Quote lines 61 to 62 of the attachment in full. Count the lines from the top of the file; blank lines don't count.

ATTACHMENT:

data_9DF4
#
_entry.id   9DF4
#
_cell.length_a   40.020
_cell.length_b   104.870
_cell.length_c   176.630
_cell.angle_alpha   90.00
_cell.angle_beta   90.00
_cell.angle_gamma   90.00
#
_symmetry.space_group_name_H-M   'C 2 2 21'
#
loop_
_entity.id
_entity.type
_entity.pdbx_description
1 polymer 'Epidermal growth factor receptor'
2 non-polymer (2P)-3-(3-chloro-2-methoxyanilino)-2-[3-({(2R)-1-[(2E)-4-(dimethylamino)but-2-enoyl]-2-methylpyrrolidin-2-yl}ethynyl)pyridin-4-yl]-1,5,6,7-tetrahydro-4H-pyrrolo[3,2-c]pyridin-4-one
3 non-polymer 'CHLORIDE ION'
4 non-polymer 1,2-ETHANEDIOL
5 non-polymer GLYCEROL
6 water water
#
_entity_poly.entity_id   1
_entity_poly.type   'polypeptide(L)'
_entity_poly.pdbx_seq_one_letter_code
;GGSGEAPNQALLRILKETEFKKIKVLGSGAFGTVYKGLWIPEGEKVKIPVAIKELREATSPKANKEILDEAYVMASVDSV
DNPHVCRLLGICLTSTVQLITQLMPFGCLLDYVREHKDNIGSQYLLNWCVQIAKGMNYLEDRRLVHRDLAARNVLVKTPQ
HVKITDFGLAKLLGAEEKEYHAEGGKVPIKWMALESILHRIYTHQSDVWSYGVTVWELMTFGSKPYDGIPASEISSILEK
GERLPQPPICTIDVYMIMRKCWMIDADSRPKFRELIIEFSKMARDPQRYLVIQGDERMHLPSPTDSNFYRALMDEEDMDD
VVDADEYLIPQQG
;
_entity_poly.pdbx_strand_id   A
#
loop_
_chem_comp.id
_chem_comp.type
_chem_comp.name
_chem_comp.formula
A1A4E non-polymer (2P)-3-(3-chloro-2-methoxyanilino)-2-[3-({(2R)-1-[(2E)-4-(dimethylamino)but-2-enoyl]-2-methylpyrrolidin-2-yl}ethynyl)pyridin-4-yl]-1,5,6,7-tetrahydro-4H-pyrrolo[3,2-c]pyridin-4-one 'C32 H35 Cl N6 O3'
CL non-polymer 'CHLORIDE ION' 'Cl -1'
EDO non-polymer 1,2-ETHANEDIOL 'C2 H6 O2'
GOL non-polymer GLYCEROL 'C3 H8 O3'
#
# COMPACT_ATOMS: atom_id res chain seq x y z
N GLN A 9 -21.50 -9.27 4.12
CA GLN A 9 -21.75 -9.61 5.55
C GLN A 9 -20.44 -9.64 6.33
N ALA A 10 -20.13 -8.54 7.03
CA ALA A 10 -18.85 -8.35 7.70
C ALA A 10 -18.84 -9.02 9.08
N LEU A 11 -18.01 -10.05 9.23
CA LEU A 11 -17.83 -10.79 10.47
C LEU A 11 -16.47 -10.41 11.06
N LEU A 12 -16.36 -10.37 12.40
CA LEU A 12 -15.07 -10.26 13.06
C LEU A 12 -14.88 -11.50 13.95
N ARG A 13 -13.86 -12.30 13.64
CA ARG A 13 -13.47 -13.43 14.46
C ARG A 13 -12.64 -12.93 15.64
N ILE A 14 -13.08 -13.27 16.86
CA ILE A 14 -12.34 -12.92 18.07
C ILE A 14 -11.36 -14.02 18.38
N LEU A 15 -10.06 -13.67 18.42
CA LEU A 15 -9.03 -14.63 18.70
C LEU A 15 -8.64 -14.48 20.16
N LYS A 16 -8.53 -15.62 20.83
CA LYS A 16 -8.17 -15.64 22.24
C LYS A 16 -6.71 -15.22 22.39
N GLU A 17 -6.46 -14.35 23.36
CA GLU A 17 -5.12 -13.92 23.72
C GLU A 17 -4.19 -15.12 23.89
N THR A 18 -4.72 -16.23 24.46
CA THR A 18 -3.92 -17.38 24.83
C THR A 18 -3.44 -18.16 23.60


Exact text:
C ARG A 13 -12.64 -12.93 15.64
N ILE A 14 -13.08 -13.27 16.86